Mokoena, speaking to SABC Sport’s Thabiso Mosia, suggested that Burnley might have pressured Foster into making the decision not to represent South Africa at Afcon. Especially when Europe’s relationship with the Afcon is considered.

“It pains me that we don’t know whether this was Lyle Foster’s decision, or the club’s. If the [responsibility fell on Lyle Foster to decide] it’s easy. Come and play for the country. If you really want to. The question is does he want to or not?” Mokeona said.

“You have to be bold enough to say that ‘I don’t want to play for the national team anymore’. Some of the players, back in our years, did that. I can mention Benni McCarthy. He said it… It’s easy to say it. Because if he has those mental problems, why is he still playing at Burnley?”

Expert opinion

According to respected South African sports psychologist Koketjo Tsebe, who worked with Banyana Banyana during their memorable 2023 Women’s World Cup campaign — mental health is not that black and white.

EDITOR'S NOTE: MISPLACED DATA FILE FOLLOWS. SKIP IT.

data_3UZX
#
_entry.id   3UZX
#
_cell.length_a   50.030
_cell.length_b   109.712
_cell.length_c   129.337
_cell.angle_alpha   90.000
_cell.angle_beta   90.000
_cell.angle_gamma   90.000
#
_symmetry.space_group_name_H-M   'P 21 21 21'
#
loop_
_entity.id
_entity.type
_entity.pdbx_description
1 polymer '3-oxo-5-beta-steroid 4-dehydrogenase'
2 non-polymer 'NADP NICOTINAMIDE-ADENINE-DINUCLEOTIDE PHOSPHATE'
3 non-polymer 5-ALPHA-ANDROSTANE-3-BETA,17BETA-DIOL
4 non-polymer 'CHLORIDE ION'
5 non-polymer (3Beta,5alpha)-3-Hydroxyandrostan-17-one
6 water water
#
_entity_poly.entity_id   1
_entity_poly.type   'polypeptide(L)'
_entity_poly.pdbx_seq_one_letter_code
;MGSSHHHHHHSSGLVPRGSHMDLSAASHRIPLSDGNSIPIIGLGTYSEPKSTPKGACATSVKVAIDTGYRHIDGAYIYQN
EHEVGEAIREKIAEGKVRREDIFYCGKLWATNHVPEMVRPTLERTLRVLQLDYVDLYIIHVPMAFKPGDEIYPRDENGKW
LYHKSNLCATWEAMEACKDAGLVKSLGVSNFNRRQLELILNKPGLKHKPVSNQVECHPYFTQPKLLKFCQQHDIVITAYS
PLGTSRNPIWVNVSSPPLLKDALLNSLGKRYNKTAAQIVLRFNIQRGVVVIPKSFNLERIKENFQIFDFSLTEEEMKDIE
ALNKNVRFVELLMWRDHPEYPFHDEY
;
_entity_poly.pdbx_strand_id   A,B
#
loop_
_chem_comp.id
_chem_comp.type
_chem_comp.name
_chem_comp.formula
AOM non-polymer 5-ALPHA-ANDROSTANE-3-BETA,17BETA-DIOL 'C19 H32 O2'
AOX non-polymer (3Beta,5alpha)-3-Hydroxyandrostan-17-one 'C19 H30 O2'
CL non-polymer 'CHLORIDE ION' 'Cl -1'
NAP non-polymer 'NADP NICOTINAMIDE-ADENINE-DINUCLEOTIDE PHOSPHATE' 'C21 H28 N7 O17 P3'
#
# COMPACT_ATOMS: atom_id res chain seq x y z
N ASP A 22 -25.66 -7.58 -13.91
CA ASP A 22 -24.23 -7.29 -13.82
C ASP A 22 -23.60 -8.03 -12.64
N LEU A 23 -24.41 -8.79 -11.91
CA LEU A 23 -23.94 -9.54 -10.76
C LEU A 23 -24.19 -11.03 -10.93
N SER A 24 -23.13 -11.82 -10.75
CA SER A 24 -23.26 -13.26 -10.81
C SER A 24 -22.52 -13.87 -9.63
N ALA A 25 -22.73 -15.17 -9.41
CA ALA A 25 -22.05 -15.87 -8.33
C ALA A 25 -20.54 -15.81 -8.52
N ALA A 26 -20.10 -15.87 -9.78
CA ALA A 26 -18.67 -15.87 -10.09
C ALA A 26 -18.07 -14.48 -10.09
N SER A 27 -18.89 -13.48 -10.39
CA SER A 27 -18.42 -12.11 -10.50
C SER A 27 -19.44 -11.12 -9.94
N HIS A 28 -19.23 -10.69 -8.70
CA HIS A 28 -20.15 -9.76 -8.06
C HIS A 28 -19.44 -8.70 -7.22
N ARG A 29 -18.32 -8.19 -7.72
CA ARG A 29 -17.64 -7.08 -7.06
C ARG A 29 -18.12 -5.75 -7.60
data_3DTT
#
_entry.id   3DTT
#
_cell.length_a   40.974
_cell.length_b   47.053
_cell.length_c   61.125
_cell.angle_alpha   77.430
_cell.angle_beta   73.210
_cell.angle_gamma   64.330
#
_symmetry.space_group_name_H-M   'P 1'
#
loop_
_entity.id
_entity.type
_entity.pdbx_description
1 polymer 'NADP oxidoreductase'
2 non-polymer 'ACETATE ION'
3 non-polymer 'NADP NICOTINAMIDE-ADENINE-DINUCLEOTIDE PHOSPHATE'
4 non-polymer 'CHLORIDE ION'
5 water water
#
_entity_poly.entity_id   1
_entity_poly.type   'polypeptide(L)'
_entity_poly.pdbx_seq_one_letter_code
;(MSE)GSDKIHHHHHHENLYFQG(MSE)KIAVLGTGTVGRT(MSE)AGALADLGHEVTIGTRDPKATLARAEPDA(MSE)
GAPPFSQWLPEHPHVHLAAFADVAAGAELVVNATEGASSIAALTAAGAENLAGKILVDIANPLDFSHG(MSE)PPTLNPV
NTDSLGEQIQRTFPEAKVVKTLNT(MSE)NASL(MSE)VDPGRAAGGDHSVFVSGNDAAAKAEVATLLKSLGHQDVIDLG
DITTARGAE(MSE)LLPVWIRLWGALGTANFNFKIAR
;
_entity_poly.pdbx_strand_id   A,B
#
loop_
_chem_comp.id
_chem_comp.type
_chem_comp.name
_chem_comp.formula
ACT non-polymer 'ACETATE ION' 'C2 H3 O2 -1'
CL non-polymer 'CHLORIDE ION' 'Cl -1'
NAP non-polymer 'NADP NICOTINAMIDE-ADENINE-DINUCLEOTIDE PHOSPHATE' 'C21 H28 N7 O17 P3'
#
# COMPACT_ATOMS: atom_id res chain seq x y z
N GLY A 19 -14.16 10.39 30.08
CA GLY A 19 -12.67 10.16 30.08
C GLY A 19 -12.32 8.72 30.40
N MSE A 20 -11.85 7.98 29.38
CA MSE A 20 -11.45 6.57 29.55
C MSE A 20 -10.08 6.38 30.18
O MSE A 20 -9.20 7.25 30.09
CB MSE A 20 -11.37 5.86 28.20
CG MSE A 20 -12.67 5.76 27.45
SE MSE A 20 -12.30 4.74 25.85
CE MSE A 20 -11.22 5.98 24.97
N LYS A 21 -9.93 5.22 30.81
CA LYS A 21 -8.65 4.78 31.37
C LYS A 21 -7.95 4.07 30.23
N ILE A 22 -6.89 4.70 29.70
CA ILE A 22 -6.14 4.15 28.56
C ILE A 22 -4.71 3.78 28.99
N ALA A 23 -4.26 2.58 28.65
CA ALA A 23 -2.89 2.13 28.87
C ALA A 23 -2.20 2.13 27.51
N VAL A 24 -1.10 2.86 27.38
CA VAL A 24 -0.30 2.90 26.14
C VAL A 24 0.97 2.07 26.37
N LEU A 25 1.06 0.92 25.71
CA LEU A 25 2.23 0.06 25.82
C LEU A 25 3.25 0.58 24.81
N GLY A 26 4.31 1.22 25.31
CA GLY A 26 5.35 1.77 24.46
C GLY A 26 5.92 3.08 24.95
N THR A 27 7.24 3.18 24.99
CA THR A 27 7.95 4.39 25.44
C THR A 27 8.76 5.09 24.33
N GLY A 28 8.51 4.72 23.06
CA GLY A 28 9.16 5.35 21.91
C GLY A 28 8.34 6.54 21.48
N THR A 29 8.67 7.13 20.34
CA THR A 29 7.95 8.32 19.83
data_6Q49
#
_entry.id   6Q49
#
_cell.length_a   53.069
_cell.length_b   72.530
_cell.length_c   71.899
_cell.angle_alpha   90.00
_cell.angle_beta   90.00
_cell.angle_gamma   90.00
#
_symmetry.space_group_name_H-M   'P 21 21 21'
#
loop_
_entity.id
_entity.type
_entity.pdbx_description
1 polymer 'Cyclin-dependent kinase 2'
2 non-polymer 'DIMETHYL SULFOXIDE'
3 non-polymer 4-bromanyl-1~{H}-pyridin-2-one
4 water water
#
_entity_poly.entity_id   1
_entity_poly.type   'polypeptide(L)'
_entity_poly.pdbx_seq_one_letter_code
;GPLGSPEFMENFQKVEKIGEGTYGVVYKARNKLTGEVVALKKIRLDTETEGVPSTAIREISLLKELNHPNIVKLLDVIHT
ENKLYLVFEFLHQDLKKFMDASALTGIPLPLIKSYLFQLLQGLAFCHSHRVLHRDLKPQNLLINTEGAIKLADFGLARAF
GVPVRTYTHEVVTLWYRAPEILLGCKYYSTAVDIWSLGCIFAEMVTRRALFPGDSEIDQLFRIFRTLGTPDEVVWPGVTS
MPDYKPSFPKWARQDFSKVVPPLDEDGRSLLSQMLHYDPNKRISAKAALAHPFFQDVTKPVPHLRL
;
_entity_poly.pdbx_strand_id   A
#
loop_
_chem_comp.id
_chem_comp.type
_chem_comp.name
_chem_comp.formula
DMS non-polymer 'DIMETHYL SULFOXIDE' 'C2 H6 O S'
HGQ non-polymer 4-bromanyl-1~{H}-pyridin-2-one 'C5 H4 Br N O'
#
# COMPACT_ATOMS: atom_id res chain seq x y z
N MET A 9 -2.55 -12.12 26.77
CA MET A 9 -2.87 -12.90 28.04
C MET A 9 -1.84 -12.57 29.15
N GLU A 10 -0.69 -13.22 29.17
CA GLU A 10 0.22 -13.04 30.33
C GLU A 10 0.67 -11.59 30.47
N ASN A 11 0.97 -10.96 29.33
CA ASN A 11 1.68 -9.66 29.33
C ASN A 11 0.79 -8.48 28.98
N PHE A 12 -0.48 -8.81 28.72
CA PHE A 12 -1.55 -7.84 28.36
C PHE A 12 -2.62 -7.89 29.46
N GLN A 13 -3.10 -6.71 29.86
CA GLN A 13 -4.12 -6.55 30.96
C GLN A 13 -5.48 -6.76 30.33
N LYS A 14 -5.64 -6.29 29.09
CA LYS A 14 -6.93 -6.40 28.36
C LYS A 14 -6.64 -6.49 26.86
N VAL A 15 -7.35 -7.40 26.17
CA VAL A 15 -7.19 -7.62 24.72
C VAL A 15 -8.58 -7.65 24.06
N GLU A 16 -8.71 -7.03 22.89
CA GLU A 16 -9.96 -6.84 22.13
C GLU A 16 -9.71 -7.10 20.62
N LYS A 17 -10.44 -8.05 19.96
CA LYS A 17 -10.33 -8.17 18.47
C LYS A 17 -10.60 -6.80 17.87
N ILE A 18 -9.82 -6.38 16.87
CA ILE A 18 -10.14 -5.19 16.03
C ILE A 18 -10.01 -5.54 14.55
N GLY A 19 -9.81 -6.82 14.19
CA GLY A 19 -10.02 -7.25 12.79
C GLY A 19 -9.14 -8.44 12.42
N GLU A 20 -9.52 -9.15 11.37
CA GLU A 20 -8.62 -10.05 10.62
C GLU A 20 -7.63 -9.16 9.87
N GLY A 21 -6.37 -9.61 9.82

Speaking to Daily Maverick, the former Mail & Guardian 200 Young South Africans recipient, said that from the outside all we can do is speculate. Only Foster and the practitioners entrusted with bringing the striker back to his optimum performance levels truly know what he is experiencing at the moment.    

“His focus is probably on recovering and taking it one step at a time. Healing is a process and it has different stages… If you are managing a physical injury, it goes through different stages of rehab. A similar approach is taken in relation to mental health,” Tsebe told Daily Maverick.

“It’s also based on how comfortable the player is and where the player is at mentally, in terms of the different steps necessary to return fully… Management is similar to being discharged from a hospital. You’d still be booked off sick, before you fully integrate back,” Tsebe continued.